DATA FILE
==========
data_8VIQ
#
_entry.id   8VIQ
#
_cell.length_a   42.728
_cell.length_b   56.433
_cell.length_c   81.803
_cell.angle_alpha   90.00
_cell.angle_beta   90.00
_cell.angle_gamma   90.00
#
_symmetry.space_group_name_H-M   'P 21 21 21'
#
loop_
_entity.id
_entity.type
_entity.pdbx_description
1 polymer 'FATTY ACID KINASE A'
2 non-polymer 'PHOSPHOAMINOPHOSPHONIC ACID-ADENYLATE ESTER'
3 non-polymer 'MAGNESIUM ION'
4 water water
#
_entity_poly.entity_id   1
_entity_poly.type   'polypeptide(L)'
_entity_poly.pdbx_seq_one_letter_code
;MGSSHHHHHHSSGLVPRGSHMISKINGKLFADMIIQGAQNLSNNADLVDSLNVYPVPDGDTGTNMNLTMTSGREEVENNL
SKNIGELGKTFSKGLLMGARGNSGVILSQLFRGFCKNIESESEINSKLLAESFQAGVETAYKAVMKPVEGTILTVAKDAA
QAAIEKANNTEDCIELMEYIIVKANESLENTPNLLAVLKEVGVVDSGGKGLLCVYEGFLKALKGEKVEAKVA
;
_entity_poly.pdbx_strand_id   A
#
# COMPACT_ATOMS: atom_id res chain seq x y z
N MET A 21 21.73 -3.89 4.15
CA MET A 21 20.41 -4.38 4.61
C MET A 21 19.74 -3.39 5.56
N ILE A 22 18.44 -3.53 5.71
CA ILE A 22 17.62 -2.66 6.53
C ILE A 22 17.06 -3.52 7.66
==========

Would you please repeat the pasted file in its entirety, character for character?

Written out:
data_8VIQ
#
_entry.id   8VIQ
#
_cell.length_a   42.728
_cell.length_b   56.433
_cell.length_c   81.803
_cell.angle_alpha   90.00
_cell.angle_beta   90.00
_cell.angle_gamma   90.00
#
_symmetry.space_group_name_H-M   'P 21 21 21'
#
loop_
_entity.id
_entity.type
_entity.pdbx_description
1 polymer 'FATTY ACID KINASE A'
2 non-polymer 'PHOSPHOAMINOPHOSPHONIC ACID-ADENYLATE ESTER'
3 non-polymer 'MAGNESIUM ION'
4 water water
#
_entity_poly.entity_id   1
_entity_poly.type   'polypeptide(L)'
_entity_poly.pdbx_seq_one_letter_code
;MGSSHHHHHHSSGLVPRGSHMISKINGKLFADMIIQGAQNLSNNADLVDSLNVYPVPDGDTGTNMNLTMTSGREEVENNL
SKNIGELGKTFSKGLLMGARGNSGVILSQLFRGFCKNIESESEINSKLLAESFQAGVETAYKAVMKPVEGTILTVAKDAA
QAAIEKANNTEDCIELMEYIIVKANESLENTPNLLAVLKEVGVVDSGGKGLLCVYEGFLKALKGEKVEAKVA
;
_entity_poly.pdbx_strand_id   A
#
# COMPACT_ATOMS: atom_id res chain seq x y z
N MET A 21 21.73 -3.89 4.15
CA MET A 21 20.41 -4.38 4.61
C MET A 21 19.74 -3.39 5.56
N ILE A 22 18.44 -3.53 5.71
CA ILE A 22 17.62 -2.66 6.53
C ILE A 22 17.06 -3.52 7.66